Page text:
Time Out of Mind may just be the most compelling film I’ve watched in a long time. Written and directed by Oren Moverman, and starring Richard Gere, it follows George (Gere) through his struggles as a homeless person in New York City. From finding a place to spend the night, to his ongoing attempts to reconcile with his daughter, no detail is spared in this gritty drama.
On the face of it, this shouldn’t be the most enthralling film. Following a homeless man round on his day to day life is probably not the most captivating film summary of the year, yet at no point did I feel bored or distracted. The main reason for this is Moverman’s method of shooting and the cinematography he utilises throughout. We spend the entire movie following George, but always from a safe distance. We watch him drink beer from across the street, try and salvage his belongings off the floor from inside a coffee shop, and try to sleep from inside parked cars. We are present, but detached. We follow him on his struggle, but we are not part of his struggle. We are – for all intents and purposes – the people of New York, and he is just another faceless homeless person, one who people would rather either ignore, or even avoid.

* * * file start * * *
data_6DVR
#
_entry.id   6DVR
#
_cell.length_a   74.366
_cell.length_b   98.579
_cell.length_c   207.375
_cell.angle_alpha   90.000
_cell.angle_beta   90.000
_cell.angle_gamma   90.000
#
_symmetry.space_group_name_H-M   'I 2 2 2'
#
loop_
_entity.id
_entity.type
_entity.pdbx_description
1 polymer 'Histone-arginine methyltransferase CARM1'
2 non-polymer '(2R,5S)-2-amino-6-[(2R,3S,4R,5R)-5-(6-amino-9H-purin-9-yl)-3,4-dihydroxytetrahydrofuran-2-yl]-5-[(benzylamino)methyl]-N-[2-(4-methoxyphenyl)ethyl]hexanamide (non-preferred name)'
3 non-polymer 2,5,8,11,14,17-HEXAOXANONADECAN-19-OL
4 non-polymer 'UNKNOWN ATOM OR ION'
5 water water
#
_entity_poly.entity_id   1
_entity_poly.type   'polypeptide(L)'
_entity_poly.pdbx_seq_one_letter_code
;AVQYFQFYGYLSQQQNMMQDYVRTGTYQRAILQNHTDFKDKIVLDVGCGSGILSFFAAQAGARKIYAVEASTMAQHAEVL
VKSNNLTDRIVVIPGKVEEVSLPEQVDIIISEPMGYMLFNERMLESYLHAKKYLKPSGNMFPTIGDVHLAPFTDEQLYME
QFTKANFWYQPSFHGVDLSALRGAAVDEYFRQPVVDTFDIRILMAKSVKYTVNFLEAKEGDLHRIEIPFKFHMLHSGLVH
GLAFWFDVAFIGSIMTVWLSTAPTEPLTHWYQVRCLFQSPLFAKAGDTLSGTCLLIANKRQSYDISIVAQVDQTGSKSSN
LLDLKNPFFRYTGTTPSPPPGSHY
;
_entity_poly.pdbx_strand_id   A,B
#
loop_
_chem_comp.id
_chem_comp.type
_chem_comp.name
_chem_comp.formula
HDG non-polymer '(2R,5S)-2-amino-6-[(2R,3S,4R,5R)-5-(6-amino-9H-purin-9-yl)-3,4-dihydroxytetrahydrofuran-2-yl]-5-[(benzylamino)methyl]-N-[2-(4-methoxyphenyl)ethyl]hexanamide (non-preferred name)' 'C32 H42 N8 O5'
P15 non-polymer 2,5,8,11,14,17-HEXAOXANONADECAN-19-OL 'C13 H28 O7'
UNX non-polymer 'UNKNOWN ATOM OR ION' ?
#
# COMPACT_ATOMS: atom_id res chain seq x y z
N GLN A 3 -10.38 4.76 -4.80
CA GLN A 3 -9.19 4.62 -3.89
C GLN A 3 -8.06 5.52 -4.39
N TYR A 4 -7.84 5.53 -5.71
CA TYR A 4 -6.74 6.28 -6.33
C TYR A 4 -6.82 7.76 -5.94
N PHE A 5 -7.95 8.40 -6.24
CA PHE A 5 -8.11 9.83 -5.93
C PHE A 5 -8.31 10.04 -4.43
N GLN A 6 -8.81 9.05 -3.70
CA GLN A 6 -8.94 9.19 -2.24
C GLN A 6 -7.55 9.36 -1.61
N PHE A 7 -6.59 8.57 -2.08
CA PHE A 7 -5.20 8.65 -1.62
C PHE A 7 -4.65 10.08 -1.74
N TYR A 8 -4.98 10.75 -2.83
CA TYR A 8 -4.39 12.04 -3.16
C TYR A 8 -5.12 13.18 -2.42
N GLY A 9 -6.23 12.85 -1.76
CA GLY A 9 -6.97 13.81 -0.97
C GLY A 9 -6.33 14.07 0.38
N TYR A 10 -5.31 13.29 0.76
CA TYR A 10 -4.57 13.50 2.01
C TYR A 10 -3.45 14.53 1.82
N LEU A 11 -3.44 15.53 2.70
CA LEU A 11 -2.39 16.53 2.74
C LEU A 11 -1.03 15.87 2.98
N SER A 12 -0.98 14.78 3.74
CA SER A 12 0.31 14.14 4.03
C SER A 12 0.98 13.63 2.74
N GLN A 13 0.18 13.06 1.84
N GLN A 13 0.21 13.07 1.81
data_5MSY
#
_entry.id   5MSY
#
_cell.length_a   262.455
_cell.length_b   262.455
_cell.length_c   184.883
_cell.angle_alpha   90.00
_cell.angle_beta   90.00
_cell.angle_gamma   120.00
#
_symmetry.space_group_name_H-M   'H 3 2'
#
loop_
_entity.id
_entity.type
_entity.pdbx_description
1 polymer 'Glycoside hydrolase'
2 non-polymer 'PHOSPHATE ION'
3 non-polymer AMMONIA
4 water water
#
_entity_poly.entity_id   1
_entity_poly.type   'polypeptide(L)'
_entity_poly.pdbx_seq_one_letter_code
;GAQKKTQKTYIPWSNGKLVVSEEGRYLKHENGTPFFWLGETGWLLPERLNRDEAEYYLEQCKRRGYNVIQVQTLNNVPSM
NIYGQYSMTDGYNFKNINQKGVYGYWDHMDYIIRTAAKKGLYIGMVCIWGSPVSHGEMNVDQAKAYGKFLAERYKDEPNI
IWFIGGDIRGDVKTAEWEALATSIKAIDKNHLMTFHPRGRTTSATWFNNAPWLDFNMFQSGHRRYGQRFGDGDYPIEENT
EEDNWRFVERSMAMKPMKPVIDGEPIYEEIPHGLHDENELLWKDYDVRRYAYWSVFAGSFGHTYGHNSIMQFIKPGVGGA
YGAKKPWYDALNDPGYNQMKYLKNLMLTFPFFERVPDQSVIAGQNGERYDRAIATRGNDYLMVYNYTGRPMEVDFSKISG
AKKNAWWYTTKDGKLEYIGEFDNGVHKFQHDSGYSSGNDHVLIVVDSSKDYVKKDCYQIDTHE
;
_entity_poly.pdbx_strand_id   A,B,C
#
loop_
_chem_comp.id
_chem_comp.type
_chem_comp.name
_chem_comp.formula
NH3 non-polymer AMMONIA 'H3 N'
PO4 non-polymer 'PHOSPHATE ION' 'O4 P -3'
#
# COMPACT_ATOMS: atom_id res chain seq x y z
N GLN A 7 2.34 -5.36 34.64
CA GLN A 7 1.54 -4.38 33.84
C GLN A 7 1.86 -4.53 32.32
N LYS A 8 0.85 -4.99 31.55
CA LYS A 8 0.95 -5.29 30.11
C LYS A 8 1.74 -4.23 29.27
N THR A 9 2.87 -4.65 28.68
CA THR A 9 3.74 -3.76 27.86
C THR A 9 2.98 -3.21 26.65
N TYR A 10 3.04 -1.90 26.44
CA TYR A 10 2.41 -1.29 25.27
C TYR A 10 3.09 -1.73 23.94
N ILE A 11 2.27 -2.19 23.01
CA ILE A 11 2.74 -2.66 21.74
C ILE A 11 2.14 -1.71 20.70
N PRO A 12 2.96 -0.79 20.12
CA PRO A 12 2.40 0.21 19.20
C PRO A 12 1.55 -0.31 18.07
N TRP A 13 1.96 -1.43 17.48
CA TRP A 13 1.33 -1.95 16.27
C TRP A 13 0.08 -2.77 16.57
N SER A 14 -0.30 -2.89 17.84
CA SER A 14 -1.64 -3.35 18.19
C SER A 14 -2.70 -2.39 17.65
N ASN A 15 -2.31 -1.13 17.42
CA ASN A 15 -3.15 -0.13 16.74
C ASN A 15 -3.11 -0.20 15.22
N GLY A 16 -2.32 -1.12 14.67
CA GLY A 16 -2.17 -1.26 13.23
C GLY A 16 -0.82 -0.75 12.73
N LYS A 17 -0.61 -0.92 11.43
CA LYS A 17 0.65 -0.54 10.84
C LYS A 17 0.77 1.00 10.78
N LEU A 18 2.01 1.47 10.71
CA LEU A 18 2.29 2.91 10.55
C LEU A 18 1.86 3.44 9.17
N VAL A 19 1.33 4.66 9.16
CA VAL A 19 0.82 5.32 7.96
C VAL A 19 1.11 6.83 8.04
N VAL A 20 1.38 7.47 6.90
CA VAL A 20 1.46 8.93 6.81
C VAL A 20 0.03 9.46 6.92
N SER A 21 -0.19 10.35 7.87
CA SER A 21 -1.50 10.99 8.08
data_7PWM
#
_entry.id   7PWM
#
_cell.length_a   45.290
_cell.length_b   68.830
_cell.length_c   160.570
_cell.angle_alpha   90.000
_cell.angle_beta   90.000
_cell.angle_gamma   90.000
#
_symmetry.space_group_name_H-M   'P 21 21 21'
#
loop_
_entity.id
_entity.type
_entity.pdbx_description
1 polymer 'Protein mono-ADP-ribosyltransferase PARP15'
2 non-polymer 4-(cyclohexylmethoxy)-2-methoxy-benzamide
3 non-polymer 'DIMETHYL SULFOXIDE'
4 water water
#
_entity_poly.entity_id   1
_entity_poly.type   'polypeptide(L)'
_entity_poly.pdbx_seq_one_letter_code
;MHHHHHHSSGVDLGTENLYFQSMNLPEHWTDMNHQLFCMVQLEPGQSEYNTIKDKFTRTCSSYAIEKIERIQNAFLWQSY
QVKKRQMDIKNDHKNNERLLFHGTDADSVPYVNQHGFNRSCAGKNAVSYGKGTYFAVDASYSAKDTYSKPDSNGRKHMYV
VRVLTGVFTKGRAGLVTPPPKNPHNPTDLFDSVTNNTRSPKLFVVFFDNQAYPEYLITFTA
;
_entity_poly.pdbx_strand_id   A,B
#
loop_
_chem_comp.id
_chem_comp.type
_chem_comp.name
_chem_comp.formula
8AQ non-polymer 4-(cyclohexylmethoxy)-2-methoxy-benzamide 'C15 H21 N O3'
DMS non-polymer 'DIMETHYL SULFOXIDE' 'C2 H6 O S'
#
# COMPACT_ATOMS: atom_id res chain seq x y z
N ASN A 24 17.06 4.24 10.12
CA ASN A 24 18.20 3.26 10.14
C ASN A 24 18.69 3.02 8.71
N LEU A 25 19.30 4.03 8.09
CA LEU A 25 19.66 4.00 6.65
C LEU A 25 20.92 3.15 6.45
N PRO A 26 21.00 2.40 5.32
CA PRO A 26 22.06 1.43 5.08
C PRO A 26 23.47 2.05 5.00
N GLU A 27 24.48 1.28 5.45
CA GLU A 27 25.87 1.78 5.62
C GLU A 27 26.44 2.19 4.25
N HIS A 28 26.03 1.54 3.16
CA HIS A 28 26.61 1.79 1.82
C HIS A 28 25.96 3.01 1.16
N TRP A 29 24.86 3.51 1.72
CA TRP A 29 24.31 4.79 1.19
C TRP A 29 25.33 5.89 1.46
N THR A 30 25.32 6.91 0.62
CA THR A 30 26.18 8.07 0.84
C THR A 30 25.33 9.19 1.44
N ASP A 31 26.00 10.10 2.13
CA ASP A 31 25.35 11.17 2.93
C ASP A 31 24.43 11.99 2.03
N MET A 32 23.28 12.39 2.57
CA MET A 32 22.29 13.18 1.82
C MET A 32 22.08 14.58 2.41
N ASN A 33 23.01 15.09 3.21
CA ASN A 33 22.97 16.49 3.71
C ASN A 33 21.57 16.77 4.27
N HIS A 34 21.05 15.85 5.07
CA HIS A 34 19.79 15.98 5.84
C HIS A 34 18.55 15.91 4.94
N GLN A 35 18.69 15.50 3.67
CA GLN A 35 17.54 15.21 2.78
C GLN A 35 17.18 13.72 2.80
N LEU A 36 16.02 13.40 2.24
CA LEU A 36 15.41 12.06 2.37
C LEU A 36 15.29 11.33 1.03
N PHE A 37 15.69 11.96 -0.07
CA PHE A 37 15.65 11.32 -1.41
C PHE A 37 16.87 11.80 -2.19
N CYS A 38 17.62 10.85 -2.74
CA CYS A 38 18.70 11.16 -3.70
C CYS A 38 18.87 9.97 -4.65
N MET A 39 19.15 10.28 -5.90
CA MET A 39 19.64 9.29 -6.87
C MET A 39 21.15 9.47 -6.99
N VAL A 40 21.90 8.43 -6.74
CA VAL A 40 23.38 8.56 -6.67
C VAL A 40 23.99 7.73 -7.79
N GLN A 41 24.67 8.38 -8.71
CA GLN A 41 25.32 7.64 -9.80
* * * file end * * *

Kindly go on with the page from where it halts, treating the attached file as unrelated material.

Gere, as he so often does, plays his role to perfection. From denial, to desperation, to acceptance, he exhibits a kaleidoscope of emotions, and does so with minimal dialogue and interaction with others. This isn’t to say that this is a one man show, there are strong performances from the other cast (Ben Vereen in particular), but as with seemingly most things in George’s life, people come and go the same way he does. Because of this, the relationships between characters are not what drive this movie forward. Instead, the driving force here is how it shows the indignities of George’s life in such a matter-of-fact way and blunt way. Most people – myself included – have a habit of turning a blind eye to this issue but ‘Time Out of Mind’ shoves it in your face and this makes you think about it more than any news report or statistic ever could.
Overall, this is less a traditional movie with identifiable structure, character development and dialogue, and is more a two hour critique of the way society reacts to its more unflattering aspects. It is unflinching in its portrayal, and is in turn utterly compelling. It is not a film for a ‘boys night’ or a ‘Netflix and chill’, but if you’re in the mood for a ‘view and ponder’ or a ‘thoughtful watch’ then look no further than this.
Dir: Oren Moverman
Scr: Oren Moverman
Cast: Richard Gere, Ben Vereen, Jena Malone
Prd: Mohammed Al Turkey, Miranda Bailey
Music: Sarah Bromberg
Run time: 121 minutes
Time Out of Mind is available to stream on We Are Colony
Check out Richard Gere discussing the film in this exclusive behind-the-scenes clip.